International Maritime Organisation MARPOL Annex V and IMSBC Code Developments

In 2012, the IMO adopted new guidance to cover the development of more systematic hazard assessments for solid bulk cargoes. The two relevant regulations that suppliers/shippers of solid bulk materials need to comply with are, firstly, MARPOL Annex V, designed to prevent pollution of the marine environment, and secondly, the International Maritime Solid Bulk Cargoes Code (IMSBC), set up to ensure the safe transport of solid bulk cargoes.

The consequences of this work are that, firstly, residues of cargoes meeting certain criteria can no longer be discharged into the sea from 1st January 2013*. Dry residues and/or wash water have to be discharged at “adequate port reception facilities”. Secondly, if no such facilities are available, the shipmaster can refuse to ship the cargo.

Shippers have to declare whether or not their cargoes are harmful to the marine environment. Such declarations have to be included in the shipping documents and the competent authority of the port state of loading has to be notified. Suppliers, customers and shipping companies need to work together to assess whether adequate port reception facilities are available at the port of unloading, or at the next port of loading.

In December 2012, ECI completed a project to help the global copper industry (producers, traders and customers) to meet these obligations. Specifically, the project assessed how to appropriately classify bulk cargoes, such as copper concentrates, matte, slags and scrap, and how to then identify which solid bulk cargoes need to be classified as “Harmful to the Marine Environment” under MARPOL Annex V from 1st January 2013 onwards and which solid cargoes meet the IMSBC-MHB criteria from 1st January 2015 onwards.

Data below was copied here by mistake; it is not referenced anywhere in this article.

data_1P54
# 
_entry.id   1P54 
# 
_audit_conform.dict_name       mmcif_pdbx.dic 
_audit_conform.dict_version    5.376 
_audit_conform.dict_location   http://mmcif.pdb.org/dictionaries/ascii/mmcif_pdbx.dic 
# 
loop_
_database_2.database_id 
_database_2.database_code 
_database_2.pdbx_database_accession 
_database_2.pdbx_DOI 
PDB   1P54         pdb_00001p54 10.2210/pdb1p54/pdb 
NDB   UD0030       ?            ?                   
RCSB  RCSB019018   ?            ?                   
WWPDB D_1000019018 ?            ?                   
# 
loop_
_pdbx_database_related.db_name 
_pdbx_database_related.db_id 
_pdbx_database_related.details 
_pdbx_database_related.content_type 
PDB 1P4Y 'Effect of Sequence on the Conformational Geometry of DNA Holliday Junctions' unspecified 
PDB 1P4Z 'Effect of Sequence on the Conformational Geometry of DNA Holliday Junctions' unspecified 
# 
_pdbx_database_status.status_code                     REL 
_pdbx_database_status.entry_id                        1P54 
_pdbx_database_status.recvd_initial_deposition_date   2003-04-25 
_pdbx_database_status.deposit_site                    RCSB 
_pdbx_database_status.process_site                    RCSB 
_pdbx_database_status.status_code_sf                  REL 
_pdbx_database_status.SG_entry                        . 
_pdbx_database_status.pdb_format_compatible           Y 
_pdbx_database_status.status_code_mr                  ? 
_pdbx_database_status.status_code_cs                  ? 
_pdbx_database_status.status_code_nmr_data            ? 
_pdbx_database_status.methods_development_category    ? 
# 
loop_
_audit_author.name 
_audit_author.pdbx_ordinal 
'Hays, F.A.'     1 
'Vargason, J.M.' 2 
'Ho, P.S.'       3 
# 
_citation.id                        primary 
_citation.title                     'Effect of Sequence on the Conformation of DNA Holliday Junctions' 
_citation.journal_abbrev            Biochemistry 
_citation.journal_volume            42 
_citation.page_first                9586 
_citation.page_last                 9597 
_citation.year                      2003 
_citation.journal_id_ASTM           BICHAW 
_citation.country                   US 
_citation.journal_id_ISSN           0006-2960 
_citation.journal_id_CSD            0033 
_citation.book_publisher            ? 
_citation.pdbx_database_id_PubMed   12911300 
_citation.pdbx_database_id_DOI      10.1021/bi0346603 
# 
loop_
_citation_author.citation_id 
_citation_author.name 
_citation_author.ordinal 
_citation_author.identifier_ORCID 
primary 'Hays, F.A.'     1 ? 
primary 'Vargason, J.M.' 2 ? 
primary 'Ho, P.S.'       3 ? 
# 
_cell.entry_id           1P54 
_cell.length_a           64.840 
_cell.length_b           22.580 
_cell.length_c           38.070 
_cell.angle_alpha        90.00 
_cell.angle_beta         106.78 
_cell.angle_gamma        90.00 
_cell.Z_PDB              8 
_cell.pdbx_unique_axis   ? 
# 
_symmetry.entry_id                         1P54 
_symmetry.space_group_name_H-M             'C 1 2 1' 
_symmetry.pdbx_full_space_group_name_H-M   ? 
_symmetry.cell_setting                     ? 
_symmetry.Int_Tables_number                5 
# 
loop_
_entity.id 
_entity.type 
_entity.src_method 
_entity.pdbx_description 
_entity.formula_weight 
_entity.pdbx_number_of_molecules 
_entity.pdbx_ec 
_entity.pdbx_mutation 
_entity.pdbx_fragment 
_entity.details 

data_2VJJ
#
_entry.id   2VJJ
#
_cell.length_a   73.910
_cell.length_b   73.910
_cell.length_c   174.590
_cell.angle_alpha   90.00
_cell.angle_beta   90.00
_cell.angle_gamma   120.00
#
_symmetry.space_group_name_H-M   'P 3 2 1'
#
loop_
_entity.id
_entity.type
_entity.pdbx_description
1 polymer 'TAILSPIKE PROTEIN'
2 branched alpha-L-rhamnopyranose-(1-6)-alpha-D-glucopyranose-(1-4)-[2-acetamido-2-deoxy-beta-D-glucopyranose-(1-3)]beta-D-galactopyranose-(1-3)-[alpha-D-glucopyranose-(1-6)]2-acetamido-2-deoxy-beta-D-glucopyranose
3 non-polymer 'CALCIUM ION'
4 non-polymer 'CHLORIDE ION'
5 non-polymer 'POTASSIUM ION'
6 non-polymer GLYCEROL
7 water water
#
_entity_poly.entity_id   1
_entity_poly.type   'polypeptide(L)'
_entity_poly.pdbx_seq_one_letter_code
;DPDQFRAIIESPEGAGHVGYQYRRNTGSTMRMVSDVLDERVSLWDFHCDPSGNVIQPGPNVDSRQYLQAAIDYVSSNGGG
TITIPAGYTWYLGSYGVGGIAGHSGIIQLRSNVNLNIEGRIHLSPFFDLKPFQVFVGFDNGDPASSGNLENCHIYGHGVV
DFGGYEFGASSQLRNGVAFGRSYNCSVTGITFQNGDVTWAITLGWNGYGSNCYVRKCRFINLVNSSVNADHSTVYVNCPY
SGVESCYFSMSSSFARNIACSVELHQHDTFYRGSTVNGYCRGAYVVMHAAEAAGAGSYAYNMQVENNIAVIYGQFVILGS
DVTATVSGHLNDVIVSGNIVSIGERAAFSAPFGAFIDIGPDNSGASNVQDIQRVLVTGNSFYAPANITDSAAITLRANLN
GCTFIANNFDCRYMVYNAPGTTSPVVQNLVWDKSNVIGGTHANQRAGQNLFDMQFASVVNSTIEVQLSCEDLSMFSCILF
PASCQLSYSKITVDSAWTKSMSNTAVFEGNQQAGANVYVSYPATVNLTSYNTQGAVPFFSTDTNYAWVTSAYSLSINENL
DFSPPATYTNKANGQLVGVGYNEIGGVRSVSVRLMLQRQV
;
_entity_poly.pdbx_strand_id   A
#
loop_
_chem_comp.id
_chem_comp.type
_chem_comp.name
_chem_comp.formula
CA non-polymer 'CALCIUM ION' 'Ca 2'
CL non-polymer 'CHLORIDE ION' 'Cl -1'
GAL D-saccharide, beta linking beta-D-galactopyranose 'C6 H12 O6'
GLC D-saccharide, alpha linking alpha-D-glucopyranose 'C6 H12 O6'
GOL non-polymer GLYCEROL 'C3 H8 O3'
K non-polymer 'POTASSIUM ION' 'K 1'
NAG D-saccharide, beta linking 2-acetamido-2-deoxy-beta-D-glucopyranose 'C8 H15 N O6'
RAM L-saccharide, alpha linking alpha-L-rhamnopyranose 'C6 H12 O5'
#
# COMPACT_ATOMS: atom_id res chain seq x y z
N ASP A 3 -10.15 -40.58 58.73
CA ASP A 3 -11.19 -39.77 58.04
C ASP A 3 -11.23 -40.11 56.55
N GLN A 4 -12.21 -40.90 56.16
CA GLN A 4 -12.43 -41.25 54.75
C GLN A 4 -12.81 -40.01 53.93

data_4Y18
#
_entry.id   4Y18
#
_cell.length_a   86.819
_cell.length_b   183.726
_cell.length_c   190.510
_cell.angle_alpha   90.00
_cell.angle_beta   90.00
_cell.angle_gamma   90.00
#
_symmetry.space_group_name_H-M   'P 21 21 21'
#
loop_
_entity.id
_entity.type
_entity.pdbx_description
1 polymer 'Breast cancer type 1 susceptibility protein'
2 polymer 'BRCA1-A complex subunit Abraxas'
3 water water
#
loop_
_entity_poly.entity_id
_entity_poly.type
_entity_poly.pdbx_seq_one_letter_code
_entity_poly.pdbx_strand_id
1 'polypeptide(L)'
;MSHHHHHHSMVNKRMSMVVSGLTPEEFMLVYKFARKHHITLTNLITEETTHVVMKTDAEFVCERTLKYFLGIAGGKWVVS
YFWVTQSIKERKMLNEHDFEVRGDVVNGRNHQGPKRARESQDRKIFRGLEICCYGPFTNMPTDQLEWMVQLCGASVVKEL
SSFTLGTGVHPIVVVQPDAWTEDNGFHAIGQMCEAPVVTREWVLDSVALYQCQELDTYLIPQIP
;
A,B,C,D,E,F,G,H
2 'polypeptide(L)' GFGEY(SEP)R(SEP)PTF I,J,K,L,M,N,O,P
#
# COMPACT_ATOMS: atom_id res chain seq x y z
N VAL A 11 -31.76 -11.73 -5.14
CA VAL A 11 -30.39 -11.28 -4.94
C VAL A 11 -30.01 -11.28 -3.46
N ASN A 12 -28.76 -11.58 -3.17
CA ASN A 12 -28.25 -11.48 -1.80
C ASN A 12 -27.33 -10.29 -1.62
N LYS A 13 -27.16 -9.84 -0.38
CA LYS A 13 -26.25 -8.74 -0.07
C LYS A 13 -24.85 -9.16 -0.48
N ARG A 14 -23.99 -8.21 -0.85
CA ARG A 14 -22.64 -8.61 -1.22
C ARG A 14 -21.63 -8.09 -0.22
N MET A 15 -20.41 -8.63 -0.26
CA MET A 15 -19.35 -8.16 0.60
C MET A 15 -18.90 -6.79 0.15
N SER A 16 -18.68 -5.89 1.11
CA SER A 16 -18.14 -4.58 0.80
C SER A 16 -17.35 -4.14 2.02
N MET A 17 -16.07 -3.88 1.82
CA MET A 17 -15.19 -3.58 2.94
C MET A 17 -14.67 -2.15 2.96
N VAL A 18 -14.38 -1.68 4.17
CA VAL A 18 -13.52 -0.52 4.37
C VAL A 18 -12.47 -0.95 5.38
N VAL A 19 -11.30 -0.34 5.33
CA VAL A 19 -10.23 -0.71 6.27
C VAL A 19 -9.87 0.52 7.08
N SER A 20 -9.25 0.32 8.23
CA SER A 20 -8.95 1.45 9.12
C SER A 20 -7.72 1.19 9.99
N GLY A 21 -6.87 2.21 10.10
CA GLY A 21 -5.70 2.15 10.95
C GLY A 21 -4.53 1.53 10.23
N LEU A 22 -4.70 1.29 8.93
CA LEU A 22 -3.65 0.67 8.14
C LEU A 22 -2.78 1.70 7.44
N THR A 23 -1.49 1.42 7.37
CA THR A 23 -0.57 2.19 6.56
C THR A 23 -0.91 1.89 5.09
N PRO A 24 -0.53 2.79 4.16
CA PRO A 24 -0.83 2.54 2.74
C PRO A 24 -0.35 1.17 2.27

A 2-page IMO guidance note on provisional classifications is available here.

* At its meeting of May 16th 2013, the IMO’s Marine Environment Protection Committee agreed that, until 31st December 2015, cargo hold wash water from holds previously containing solid bulk cargoes, classified as HME, may be discharged outside special areas, providing:

  • the master determines that there are no adequate reception facilities either at the receiving terminal or at the next port of call;
  • the ship is en route and as far as practicable from the nearest land, but not less than 12 nautical miles;
    before washing, solid bulk cargo residue is removed (and bagged for discharge ashore) as far as practicable and holds are swept;
  • filters are used in the bilge wells to collect any remaining solid particles and minimize solid residue discharge; and
  • the discharge is recorded in the Garbage Record Book and the flag State is notified utilizing the Revised Consolidated Format for Reporting Alleged Inadequacies of Port Reception Facilities (MEPC.1/Circ.469/Rev.2). 

Click here for the 2-page IMO communiqué on this compliance extension.